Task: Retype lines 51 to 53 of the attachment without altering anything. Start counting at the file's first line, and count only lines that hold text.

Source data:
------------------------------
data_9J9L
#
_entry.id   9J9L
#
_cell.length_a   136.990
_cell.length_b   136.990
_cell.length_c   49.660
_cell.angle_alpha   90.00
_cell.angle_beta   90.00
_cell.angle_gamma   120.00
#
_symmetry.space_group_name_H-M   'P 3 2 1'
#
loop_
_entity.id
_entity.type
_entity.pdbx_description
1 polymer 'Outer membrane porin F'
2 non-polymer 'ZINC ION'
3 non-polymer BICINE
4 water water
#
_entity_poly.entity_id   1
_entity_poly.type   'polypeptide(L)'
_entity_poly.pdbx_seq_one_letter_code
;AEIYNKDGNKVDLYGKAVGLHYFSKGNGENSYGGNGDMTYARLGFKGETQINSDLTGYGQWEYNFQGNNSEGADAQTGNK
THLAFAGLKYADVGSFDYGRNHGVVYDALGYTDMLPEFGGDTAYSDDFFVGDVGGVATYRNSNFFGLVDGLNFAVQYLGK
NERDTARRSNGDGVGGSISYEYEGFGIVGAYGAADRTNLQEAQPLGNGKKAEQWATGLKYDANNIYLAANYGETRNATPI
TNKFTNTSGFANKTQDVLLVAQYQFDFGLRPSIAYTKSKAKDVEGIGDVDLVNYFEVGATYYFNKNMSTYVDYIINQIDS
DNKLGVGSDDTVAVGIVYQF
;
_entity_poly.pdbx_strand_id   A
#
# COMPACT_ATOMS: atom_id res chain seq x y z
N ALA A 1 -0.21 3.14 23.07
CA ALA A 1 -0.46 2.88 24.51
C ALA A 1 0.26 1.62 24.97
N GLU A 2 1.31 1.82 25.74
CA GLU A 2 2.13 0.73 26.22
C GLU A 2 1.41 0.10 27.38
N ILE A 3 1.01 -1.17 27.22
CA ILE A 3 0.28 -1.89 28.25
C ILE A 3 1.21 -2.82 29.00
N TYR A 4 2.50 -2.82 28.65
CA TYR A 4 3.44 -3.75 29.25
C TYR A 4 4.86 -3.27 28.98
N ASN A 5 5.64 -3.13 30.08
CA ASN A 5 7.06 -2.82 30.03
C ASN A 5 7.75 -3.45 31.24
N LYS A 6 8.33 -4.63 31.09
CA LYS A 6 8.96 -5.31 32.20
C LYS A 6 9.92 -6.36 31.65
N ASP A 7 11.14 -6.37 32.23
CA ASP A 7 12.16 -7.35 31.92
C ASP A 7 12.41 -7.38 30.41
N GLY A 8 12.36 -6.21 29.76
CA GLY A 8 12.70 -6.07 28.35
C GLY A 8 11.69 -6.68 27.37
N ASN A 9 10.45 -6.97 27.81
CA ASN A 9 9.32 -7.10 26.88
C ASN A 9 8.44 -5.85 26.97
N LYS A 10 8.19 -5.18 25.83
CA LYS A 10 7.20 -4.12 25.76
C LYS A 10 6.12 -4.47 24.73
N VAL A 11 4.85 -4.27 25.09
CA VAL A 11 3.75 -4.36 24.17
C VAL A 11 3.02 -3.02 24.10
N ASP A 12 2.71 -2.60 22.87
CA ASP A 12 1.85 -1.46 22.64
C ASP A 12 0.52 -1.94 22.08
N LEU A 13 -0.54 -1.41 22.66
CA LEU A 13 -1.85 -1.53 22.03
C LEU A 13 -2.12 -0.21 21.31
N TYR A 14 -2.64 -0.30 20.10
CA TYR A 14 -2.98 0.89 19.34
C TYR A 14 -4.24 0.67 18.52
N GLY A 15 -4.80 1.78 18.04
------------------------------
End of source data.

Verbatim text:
CA LYS A 6 8.96 -5.31 32.20
C LYS A 6 9.92 -6.36 31.65
N ASP A 7 11.14 -6.37 32.23